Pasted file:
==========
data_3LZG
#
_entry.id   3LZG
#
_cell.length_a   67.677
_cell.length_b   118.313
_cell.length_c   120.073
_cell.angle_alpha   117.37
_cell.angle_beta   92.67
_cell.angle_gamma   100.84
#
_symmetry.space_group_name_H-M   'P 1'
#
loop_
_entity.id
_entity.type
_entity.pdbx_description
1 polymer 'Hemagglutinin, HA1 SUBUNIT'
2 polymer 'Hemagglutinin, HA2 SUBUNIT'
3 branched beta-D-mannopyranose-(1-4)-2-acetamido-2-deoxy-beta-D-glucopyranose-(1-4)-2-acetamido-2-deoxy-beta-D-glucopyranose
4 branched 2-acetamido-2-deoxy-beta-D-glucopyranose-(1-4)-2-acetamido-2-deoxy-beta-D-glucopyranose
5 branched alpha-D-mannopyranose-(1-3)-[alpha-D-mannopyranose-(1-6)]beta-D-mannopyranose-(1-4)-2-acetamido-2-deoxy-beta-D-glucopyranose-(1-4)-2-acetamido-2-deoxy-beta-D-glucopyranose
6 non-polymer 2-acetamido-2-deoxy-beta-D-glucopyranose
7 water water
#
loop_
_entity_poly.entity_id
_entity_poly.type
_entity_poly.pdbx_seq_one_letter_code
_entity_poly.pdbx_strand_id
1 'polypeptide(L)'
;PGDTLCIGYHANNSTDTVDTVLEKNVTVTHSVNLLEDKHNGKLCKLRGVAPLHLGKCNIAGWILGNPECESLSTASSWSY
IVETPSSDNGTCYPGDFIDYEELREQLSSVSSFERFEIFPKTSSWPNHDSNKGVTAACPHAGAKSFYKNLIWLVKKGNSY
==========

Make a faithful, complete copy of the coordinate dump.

data_3LZG
#
_entry.id   3LZG
#
_cell.length_a   67.677
_cell.length_b   118.313
_cell.length_c   120.073
_cell.angle_alpha   117.37
_cell.angle_beta   92.67
_cell.angle_gamma   100.84
#
_symmetry.space_group_name_H-M   'P 1'
#
loop_
_entity.id
_entity.type
_entity.pdbx_description
1 polymer 'Hemagglutinin, HA1 SUBUNIT'
2 polymer 'Hemagglutinin, HA2 SUBUNIT'
3 branched beta-D-mannopyranose-(1-4)-2-acetamido-2-deoxy-beta-D-glucopyranose-(1-4)-2-acetamido-2-deoxy-beta-D-glucopyranose
4 branched 2-acetamido-2-deoxy-beta-D-glucopyranose-(1-4)-2-acetamido-2-deoxy-beta-D-glucopyranose
5 branched alpha-D-mannopyranose-(1-3)-[alpha-D-mannopyranose-(1-6)]beta-D-mannopyranose-(1-4)-2-acetamido-2-deoxy-beta-D-glucopyranose-(1-4)-2-acetamido-2-deoxy-beta-D-glucopyranose
6 non-polymer 2-acetamido-2-deoxy-beta-D-glucopyranose
7 water water
#
loop_
_entity_poly.entity_id
_entity_poly.type
_entity_poly.pdbx_seq_one_letter_code
_entity_poly.pdbx_strand_id
1 'polypeptide(L)'
;PGDTLCIGYHANNSTDTVDTVLEKNVTVTHSVNLLEDKHNGKLCKLRGVAPLHLGKCNIAGWILGNPECESLSTASSWSY
IVETPSSDNGTCYPGDFIDYEELREQLSSVSSFERFEIFPKTSSWPNHDSNKGVTAACPHAGAKSFYKNLIWLVKKGNSY